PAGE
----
My twenty-five year high school reunion was this past weekend. Twenty-five years!
A mighty, but small group of 1992 graduates, returned to our hometown of Blacksburg, Virginia, the beautiful town in which we grew up together, with memories in hand. We went to the Homecoming football game on Friday night, where we harkened back to our Indian days by donning throwback gear, cheering on the Bruins instead of the Indians.
We picnicked at a park on Saturday afternoon and partied at the local retirement home Saturday night.
Most of us chuckled about the venue, but it was quite nice! Plus, those who attended now have a foot in the door for when the time comes. 😉
Besides, when you sprinkle together an assortment of Blacksburg High School graduates, even a small handful of 26, it will always be a good time no matter where you are. The distance of years, geography and experiences dissipate and the commonality of home and history returns to the forefront to be celebrated.
Almost everyone stayed at the party until we were kicked out, then we lingered in the lobby, followed by more chatting outside. We wrapped up the evening at a local brewery in town. Everyone talked to everyone. There may or may not have been shots of Patron late night.
Good times through and through, complete with the revelation of how many of the guys in our class had mullets our junior year.
Mullet or not, 1992 felt like the prime of life.
We were young and carefree, yet embarking on plans for our future destinations. Hair products, pegged jeans, floral dresses and stirrup pants were at the core of our fashion. Dreams to be were mere figments waiting in the wings. It was also probably the worst fashion of the century, but it felt so right at the time. Doesn’t it always? Just like the big bangs, which were suspended above girls’ foreheads, spider web-like, in claw formations and imprisoned there by vats of hairspray. The ozone rolled its eyes and groaned down at the strands of hair sculpted together.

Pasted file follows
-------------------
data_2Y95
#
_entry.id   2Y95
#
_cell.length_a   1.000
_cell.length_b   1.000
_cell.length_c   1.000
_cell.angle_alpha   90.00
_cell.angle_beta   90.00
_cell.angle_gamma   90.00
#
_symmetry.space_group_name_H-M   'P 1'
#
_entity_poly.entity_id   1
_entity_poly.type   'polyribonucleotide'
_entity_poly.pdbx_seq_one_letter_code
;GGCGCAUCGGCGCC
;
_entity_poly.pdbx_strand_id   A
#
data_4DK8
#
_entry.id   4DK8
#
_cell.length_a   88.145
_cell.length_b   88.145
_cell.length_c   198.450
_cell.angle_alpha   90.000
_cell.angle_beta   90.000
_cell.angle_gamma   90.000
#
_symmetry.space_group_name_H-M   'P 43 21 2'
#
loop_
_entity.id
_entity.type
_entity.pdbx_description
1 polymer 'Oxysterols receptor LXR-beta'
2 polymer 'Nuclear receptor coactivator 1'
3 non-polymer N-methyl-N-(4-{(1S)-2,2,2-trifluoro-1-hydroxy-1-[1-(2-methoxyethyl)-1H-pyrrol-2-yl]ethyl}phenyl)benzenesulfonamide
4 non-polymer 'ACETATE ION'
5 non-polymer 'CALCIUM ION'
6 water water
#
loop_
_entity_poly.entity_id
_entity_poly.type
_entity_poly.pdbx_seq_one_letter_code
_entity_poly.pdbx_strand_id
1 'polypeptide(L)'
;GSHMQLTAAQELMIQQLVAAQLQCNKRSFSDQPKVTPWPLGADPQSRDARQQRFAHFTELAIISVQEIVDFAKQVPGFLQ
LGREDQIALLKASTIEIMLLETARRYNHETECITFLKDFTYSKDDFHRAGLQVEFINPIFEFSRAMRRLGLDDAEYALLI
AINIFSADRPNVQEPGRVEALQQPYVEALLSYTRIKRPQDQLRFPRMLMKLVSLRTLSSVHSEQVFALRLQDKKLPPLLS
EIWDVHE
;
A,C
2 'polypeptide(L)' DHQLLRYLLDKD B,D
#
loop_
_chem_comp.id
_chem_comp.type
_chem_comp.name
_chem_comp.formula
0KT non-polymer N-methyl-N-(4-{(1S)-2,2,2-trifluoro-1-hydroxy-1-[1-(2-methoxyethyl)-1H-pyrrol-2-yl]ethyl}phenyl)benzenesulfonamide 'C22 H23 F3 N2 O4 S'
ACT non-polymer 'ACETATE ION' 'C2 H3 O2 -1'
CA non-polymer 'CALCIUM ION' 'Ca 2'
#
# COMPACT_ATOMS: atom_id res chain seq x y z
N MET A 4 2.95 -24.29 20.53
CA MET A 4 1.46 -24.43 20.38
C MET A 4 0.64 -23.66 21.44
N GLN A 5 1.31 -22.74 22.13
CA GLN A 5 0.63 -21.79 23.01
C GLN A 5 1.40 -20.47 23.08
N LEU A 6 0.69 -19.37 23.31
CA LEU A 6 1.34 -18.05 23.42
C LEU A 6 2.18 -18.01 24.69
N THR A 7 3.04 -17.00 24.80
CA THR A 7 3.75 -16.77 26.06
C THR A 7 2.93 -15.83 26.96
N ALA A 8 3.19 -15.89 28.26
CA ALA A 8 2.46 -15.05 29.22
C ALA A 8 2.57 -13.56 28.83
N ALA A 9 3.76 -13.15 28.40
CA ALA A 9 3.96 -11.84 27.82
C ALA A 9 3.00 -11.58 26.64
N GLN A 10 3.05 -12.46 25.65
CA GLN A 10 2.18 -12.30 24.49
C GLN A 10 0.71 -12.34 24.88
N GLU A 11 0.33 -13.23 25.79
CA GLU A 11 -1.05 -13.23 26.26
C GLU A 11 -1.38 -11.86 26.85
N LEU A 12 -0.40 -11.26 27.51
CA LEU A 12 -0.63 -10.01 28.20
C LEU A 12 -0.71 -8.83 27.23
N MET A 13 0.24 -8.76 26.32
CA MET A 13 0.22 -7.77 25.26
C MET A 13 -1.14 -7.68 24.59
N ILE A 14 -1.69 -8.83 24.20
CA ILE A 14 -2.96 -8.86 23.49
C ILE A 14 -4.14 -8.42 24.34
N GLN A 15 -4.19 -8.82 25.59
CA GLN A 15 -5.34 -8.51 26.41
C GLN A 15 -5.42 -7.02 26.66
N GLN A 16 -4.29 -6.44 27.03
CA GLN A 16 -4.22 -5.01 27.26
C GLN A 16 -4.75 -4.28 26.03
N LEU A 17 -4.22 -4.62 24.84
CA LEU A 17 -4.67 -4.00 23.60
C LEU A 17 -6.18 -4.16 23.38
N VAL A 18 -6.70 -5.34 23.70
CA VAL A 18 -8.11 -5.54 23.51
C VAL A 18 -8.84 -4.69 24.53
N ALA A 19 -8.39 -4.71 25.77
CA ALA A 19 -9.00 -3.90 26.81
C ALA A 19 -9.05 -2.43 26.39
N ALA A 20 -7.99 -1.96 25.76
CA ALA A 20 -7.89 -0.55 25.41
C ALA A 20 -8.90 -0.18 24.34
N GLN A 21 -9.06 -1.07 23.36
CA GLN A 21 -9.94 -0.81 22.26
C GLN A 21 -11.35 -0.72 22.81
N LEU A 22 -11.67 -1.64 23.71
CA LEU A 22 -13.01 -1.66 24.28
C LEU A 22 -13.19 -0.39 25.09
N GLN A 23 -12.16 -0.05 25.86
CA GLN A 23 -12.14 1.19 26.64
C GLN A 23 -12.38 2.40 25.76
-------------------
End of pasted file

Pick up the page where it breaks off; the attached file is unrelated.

I have not researched it, but the high school hairstyles of the late 80’s and early 90’s may very well be the single reason for any climate change we are seeing. The polar icecaps are now weeping, at the hands of the teenage girls of the 80’s and 90’s.
It could be true.
So we reminisced a little, but mostly got to know the today version of the people we knew a lot or a little bit many years ago. And, surprisingly, everyone looked almost exactly the same, minus the bangs and mullets of course.
The reunion left me on my heels about the passage of time again. I have meandered through those sentiments before, opining about how it doesn’t stop or stand still for anyone. And, here I am again, mouth agape, wondering how on Earth twenty-five years have passed through my fingers since I walked across a stage donning my blue cap and gown adorned with my blue and gold tassel.
I will take it though! Time is good. It provides evidence of life lived and offers promise of what is to come.
I hope the rest of the 200 or so members of the graduating class of 1992 will come together next time! I know I speak for the other twenty-five reunion attendees when I say: I hope to see you all in five years!
XO and Journey on to your high school reunion!
The Ozone Layer
The ozone layer is a region of the Earth’s stratosphere, which contains high concentrations of ozone, a bluish gas. The ozone absorbs most of the sun’s ultraviolet radiation. Without the ozone, life on Earth would be destroyed by the sun.
Ozone is created and perpetuated by ultraviolet radiation. When an ozone molecule is hit by an ultraviolet ray, it falls apart generating free oxygen and an oxygen atom that mixes with another free oxygen to form more ozone. Through this cycle, the ozone absorbs most UV radiation.
Some chemicals interfere with the cycle, which reduces the amount of ozone in the stratosphere. Chlorofluorocarbons are the worst offenders. They are usually found in aerosol sprays and refrigerants, but are now mostly banned.
The reduction of the ozone levels have caused a thinning layer above Antarctica that is known as the ozone hole. It increased in size in the 1980s and 90s, but has stabilized. (See! My theory about high school girl hairspray has merit! 😉 ).